03-03-2012, 04:17 AM   #27
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QuoteOriginally posted by tim60 Quote
That's why Kodak and Ilford used black plastic cnaisters - possibly more expensive, but the cannister does the job.
Not to nit pick, but I have some recently purchased Ektar 100 that is in transluscent white-gray canisters.
03-03-2012, 02:05 PM   #28
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QuoteOriginally posted by hollywoodfred Quote
Not to nit pick, but I have some recently purchased Ektar 100 that is in transluscent white-gray canisters.
Ah! That nearly proves my point. (In this case 'proof' does not exist, only evidence to support an argument.)

Ektar is made by Kodak - a US company. US companies always look to cut cost, rather than making their product/service premium with a small price increment. Ergo, shift to clear canisters because they are cheaper, and the result is worse.

What we all need is a fundamental shift in US culture to be like east Asia, where people seek the best they can get, at whatever the price is.
03-03-2012, 03:40 PM   #29
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QuoteOriginally posted by tim60 Quote
That's why Kodak and Ilford used black plastic cnaisters - possibly more expensive, but the cannister does the job.
QuoteOriginally posted by hollywoodfred Quote
Not to nit pick, but I have some recently purchased Ektar 100 that is in transluscent white-gray canisters.
Kodak has been using the white containers for some time, though I am not sure that is universal across all products. Why is a good question, though I would expect that cost is probably pretty comparable for both materials. Would it be dumb to suggest that it might have something to do with being able to identify the film type through the canister? Remember that some packaging would result in the canisters being loose in the bag with no labels.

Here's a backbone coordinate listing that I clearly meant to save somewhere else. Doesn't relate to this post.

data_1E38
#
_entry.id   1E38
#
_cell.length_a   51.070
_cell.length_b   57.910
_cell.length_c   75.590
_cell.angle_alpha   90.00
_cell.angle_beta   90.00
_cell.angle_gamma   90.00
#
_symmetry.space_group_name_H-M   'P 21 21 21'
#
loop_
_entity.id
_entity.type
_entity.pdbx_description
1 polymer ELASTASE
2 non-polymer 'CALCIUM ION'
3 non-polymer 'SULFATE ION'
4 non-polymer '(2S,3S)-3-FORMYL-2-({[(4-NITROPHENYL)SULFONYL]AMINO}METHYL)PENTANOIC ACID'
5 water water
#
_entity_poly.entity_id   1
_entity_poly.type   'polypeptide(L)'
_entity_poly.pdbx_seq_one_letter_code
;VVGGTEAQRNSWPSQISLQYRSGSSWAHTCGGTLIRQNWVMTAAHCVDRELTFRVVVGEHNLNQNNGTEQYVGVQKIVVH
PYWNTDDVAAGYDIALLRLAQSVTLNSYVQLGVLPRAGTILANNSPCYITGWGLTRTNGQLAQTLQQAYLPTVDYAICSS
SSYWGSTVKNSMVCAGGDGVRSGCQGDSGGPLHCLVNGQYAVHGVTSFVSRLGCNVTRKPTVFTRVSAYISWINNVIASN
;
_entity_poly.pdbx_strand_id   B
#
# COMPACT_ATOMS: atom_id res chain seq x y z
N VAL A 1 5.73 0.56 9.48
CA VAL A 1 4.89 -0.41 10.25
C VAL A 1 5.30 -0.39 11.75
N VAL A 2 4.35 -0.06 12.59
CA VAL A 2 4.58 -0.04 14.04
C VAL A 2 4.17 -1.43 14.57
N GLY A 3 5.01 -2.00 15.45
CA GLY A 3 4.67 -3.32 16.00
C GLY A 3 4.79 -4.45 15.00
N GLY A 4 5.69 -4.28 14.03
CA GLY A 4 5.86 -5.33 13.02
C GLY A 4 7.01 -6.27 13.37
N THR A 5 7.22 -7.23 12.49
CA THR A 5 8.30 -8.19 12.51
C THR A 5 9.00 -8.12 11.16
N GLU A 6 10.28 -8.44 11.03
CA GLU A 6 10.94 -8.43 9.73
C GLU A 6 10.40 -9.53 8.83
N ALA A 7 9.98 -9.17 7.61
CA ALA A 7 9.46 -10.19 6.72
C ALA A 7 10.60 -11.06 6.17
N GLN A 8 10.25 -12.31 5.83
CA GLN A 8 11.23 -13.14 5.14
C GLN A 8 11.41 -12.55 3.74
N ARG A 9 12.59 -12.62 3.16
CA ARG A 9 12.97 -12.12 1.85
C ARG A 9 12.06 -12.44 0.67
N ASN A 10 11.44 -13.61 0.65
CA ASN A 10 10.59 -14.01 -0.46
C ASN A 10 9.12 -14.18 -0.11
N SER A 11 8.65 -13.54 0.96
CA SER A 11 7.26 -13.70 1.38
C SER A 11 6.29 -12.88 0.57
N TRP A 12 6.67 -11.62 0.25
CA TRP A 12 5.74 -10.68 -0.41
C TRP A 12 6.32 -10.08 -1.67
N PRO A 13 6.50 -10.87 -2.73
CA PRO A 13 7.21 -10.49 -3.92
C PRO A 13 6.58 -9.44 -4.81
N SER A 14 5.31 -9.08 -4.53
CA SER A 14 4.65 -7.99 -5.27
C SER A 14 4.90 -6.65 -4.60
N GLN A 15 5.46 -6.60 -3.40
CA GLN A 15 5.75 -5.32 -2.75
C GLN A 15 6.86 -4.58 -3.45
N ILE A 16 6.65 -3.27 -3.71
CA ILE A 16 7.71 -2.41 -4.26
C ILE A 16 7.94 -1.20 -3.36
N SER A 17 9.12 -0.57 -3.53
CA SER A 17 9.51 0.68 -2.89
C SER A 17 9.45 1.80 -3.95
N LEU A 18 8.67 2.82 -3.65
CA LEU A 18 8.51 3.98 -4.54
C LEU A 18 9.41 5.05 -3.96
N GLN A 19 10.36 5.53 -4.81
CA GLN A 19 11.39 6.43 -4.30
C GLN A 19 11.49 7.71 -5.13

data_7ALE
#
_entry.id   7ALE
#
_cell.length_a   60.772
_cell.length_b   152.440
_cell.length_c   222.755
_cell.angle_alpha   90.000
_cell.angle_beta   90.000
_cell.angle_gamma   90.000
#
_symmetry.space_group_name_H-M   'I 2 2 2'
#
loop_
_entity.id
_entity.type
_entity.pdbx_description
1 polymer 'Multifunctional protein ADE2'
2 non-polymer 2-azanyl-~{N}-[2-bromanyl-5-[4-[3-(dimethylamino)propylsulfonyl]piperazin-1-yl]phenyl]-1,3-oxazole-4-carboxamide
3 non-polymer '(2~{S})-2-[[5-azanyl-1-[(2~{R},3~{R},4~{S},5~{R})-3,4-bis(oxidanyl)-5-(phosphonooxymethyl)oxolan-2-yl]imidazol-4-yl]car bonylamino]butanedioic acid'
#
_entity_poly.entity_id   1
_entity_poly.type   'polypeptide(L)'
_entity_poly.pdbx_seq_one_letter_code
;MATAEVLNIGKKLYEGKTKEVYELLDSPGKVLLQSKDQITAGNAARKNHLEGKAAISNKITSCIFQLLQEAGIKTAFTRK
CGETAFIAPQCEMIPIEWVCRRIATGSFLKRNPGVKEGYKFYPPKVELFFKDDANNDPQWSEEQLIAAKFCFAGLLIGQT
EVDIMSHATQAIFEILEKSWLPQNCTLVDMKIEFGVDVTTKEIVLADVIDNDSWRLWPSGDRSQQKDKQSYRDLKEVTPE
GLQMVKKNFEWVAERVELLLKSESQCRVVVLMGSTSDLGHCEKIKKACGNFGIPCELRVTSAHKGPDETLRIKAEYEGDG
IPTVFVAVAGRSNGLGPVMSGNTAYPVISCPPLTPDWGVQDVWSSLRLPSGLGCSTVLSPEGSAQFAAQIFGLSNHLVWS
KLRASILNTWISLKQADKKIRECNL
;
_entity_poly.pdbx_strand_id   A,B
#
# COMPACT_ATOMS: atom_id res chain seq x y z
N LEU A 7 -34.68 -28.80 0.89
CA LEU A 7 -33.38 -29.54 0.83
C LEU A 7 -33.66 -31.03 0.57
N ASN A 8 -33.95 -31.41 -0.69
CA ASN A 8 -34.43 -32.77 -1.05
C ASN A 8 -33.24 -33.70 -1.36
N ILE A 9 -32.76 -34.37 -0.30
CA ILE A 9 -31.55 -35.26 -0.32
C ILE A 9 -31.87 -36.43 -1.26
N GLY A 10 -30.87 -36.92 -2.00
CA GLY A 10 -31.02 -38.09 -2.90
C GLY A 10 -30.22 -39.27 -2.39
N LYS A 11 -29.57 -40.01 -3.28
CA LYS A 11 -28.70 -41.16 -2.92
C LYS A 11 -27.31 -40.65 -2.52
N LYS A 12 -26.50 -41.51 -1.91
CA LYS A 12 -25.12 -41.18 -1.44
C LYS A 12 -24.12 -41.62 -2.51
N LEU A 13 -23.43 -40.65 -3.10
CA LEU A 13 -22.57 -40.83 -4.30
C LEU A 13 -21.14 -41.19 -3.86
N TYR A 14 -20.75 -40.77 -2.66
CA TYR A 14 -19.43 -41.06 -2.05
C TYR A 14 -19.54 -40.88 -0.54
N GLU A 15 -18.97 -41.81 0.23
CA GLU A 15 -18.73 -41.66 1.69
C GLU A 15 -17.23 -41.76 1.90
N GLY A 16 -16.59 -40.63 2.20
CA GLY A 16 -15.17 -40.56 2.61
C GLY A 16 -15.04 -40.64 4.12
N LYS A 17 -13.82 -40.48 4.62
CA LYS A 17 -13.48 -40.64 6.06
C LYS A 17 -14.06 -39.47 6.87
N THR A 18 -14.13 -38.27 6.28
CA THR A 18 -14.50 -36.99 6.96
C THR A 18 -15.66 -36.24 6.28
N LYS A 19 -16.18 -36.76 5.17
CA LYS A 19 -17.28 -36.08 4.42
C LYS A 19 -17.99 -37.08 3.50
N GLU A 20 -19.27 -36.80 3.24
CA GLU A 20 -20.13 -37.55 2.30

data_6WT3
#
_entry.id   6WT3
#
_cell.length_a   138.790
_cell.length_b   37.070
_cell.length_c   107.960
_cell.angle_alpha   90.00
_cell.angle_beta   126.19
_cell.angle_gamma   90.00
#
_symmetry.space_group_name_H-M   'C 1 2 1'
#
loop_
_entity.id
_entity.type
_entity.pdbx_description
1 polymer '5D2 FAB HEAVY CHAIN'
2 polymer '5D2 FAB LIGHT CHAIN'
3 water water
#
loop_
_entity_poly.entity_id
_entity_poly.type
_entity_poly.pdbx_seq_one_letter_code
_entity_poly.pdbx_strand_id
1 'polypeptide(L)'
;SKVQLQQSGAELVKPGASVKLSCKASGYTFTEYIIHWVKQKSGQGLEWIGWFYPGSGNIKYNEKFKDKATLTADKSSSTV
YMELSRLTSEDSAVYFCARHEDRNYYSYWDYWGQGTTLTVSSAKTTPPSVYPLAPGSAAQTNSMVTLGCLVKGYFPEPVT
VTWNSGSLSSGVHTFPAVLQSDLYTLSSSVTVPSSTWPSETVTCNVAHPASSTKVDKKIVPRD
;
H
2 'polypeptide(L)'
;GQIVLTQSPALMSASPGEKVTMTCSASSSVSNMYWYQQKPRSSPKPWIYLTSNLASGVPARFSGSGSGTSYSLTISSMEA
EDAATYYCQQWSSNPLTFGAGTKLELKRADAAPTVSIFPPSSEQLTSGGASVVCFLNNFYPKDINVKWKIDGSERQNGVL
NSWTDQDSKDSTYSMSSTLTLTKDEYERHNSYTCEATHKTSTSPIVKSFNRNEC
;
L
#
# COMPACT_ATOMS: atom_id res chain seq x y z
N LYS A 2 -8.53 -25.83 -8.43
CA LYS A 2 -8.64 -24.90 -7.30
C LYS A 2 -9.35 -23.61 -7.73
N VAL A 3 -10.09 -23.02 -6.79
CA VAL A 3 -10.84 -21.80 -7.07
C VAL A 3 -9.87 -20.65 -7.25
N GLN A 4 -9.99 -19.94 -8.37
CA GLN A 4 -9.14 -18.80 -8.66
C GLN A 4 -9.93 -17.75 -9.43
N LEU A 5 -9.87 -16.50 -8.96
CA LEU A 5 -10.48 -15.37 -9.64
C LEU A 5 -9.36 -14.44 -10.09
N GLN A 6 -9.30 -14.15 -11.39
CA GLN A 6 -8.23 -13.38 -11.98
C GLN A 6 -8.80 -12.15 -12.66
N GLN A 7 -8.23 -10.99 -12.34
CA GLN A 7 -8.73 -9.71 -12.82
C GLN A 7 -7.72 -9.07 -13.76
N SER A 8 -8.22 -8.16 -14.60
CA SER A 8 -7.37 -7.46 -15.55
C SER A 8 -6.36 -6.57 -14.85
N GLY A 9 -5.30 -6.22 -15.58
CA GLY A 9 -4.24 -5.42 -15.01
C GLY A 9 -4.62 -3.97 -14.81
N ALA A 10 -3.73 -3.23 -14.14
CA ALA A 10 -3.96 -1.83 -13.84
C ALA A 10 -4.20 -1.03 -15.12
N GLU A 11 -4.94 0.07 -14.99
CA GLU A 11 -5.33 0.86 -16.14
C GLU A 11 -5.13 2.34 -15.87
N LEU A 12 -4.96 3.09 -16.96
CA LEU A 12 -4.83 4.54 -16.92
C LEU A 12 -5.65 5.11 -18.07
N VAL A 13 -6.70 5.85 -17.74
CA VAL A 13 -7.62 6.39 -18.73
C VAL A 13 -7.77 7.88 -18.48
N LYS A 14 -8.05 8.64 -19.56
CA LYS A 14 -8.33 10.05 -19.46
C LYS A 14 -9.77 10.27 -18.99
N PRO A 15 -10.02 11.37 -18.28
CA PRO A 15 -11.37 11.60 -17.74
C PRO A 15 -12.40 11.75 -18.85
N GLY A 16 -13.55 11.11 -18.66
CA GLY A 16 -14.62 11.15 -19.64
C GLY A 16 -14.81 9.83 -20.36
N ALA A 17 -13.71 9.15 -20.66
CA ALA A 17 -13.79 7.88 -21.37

As an aside...I have several rolls of Rollei Retro 80s in the refrigerator and all are in dark cans including the 120 rolls. The reason being is the increased red and near-infrared response of this film. The package insert strongly suggests storing the unprocessed film in the opaque cans both before and AFTER exposure. Rollei (Maco) also labels the outside of the cans.


Steve
03-03-2012, 04:50 PM   #30
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QuoteOriginally posted by stevebrot Quote
Kodak has been using the white containers for some time, though I am not sure that is universal across all products. Why is a good question, though I would expect that cost is probably pretty comparable for both materials. Would it be dumb to suggest that it might have something to do with being able to identify the film type through the canister? Remember that some packaging would result in the canisters being loose in the bag with no labels.
...
Steve
Steve, I think your suggestion is reasonable. I've purchased Velvia 50 from Adorama that arrived in loose translucent containers. Even though each container had an adhesive label affixed, outside the container there was no useful information for me, just a barcode. The only way I knew its contents was seeing it through the container.